Good Press, Bad Press

August 2, 2008

One of the reasons Blogging was thought up was to allow people without credentials or three-foot thick portfolios to report to the world on anything they want. The world – in return, can read it as they please, put their opinions to the side, and look at someone else’s view. They can respond, either by contacting the original writer or writing a piece of their own that is either disagreeing or agreeing with the person. For example, instead of watching a Fox News reporter give a generic report on the Internet, all one must do is power up their computer, and through the internet, read the real story firsthand from a Darfur local. This is why I believe Blogging is the future, and unless the AP can follow the leader, media is the past.

So, with that said, I am greatly puzzled why people, although most feel the press isn’t giving the whole truth at times, still read and (some) daily worship media outlets that have been proven to bend or hide reality. And this isn’t just the obvious, big time newspapers, but magazines, too. How do we truly know what’s real and what’s a publicity stunt? Its definitely hard, with the entire entertainment business always on their toes for a new story, equipped with the best journalists out there. It is no doubt a complex mission. In truth, we don’t know who or what to trust. Everything from Newsweek to OK! has had its ups and downs, rights and wrongs.

And who knows, maybe a source like Hello magazine — who nine times out of ten will have their five page spread on something the celebrities want them to write – gets their hands on the juiciest story in entertainment history, and publish it. How would people react? Would they doubt its truth, and question the magazine’s credibility? Or would they praise them for coming out of their cocoon and reporting on something out of their realm? And what if the National Enquirer, a digest magazine with so many bogus claims in the past — landed themselves that same story — and published it? Certainly a story of that magnitude in an entertainment source that has a history of publishing such stories of false outcome would go unnoticed. It would be like Peter and the Wolf, with the Enquirer being Peter, crying out the same stories over and over again, at first to peril of the rest of the world, and then to their annoyance. And once Peter called it out one last time, this time for real, would the world take any notice?

And what if the hailed New York Times got that exclusive story and published it? In truth, everyone would believe it. Few would question its credibility, for this is the New York times, arguably the greatest assortment of press that has ever joined forces to make a newspaper! Even though many times before it has been wrong, made mistakes, and even tied the wrong ends, a story of this size and alleged importance must be true – especially from a source as large as this.

And what if that story was wrong?

What if Hello magazine, the National Enquirer, and the hailed New York Times just made it up? How would we know? The answer: it would be impossible. We, the general public, have no power compared to them – their higher class, credentials, reporters, leaders and owners no doubt know so much more about everything that all we are left to do is guess, pick and choose. And that is why blogging is the future. We can change this. No one would stand in our way. And now, with computers on our side, it’s the public against the press. And unless the press has enough sense to change their ways, we will occupy the throne of truth, and they will be merely a thing of the past.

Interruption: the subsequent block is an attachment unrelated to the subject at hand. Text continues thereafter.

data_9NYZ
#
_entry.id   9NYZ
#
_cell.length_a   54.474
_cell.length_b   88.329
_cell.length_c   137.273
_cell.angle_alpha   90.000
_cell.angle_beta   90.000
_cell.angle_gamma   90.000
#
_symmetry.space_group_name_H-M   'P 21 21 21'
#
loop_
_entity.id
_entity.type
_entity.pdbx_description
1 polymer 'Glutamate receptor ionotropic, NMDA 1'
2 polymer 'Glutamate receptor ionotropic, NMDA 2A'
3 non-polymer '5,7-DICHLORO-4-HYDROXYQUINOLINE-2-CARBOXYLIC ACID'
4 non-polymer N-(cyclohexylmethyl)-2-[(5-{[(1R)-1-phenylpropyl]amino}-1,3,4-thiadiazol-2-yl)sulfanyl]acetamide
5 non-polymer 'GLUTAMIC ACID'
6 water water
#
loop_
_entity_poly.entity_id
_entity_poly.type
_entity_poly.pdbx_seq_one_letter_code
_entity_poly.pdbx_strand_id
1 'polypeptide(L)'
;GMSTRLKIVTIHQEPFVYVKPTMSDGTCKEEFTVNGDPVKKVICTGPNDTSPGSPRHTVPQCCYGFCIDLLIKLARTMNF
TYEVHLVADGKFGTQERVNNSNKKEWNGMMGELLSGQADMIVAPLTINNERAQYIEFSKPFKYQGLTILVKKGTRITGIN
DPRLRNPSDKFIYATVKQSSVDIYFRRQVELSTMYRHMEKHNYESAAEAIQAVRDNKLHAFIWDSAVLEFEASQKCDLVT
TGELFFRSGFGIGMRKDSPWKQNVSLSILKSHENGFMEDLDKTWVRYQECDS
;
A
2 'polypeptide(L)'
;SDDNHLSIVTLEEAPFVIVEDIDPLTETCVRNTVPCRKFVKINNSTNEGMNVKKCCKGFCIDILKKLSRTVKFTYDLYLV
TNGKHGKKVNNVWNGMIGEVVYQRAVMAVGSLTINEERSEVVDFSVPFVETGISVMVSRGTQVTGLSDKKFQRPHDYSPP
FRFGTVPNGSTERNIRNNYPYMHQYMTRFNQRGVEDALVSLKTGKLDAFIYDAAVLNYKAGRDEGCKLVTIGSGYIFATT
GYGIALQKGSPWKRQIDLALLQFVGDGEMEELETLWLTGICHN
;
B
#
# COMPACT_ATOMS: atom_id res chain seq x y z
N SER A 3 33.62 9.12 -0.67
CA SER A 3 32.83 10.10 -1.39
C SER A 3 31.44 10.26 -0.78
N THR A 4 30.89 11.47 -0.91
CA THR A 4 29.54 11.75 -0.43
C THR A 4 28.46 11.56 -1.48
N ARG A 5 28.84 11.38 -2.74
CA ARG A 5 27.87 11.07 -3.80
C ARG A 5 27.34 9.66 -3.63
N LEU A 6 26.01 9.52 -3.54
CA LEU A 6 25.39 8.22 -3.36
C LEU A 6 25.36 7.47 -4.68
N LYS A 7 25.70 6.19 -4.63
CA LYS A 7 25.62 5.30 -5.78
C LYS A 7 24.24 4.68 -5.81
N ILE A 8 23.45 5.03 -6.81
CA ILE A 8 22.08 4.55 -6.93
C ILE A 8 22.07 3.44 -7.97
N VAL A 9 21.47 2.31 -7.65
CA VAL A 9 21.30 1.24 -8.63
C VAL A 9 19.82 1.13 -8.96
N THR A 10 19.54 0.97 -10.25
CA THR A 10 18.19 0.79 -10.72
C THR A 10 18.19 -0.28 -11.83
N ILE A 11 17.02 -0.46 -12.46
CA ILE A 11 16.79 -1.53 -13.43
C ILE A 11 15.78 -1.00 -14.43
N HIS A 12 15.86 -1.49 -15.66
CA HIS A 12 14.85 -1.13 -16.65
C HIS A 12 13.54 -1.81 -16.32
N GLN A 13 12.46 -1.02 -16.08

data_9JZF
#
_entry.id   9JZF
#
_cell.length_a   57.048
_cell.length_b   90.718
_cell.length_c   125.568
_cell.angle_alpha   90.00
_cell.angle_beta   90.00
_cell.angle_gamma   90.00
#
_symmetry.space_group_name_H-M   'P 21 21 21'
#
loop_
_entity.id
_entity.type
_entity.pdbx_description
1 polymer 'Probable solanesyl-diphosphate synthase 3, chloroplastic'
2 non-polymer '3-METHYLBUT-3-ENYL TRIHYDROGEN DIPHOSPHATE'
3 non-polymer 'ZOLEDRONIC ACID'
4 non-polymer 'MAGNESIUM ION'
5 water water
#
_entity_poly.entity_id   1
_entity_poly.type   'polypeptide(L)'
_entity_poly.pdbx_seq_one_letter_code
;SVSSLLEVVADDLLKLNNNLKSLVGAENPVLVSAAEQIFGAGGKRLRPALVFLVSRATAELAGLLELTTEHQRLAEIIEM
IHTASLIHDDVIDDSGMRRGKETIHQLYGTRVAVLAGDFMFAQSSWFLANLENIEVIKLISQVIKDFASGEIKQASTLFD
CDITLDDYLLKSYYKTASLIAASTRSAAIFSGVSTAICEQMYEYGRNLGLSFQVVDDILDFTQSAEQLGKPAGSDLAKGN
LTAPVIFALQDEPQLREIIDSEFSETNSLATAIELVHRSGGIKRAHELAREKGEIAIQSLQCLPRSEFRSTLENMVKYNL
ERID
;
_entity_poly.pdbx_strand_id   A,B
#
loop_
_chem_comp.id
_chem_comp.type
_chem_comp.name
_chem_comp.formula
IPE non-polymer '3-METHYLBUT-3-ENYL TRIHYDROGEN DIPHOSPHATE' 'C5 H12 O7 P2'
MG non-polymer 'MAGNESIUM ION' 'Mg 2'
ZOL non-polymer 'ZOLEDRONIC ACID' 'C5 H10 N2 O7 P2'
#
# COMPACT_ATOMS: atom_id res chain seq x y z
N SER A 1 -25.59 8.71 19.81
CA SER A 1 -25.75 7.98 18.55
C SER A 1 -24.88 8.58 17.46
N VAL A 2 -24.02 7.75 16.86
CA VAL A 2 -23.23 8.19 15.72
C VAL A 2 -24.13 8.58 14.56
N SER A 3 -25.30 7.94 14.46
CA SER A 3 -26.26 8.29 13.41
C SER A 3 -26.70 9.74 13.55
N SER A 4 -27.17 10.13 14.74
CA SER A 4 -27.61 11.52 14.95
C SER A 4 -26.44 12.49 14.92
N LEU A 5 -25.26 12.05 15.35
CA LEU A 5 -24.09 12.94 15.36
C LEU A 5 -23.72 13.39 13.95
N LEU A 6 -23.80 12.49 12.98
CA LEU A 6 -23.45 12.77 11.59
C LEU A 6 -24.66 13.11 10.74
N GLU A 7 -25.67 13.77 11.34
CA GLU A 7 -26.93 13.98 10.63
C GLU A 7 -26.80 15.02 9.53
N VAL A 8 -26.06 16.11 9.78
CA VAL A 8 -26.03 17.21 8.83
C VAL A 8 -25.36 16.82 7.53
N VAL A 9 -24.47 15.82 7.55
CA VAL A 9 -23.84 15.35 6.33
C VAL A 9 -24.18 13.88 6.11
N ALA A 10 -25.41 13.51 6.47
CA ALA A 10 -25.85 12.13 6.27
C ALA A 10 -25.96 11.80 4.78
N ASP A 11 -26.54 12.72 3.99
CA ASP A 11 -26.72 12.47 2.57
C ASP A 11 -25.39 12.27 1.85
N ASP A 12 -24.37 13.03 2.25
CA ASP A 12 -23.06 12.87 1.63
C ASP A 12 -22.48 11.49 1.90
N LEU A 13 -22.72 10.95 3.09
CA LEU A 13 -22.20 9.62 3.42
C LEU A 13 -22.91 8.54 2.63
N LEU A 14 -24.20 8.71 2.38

I’m sure this will cause a few mixed feelings, so feel free to put your opinions into comments, and I’ll try to respond to everybody. Thanks for reading. 

What Makes A Movie Bad?

July 14, 2008

When making the commitment to sacrifice two or three hours of your precious time to a movie, I’m sure everyone would love to know if the picture is actually good. And no, this does not just mean glancing at their ad on the LA times Calendar section, it means actually doing some research. The difference from a good and bad movie can be very slim, but in the end, it all boils down to you. The “starred reviews” won’t tell you if the movie is good, and most of the time even the critics will give you bogus and maybe even biased info. First, check out the actors in the picture. This is the first test to see if the movie is as good as it claims it is. I fell for this trick when I failed to check the cast of the second Fantastic Four, and paid for it when Jessica Alba’s painfully bad acting forced me and my brother end up walking out on the movie. Second, look who the movie’s studio is. Unless you are a 12 year old Miley Cyrus buff, you might want to stay away from a family movie from Disney, no matter how funny it sounds. Trust me, after the first 15 minutes of Disney’s College Road Trip, I learned this the hard way. Last, but not least, if you are planning to see a sequel or a trilogy, keep in mind if the first movie was good. If it wasn’t (ex. Shrek) then there is a slim chance that it’s actually going to be good, or even have a plot for that matter. But if the first movie was good, go for it (ex. The Bourne Trilogy and Ocean’s 11, 12, and 13). Many people I know would disagree with this article, but hey, look at my blog’s subtitle.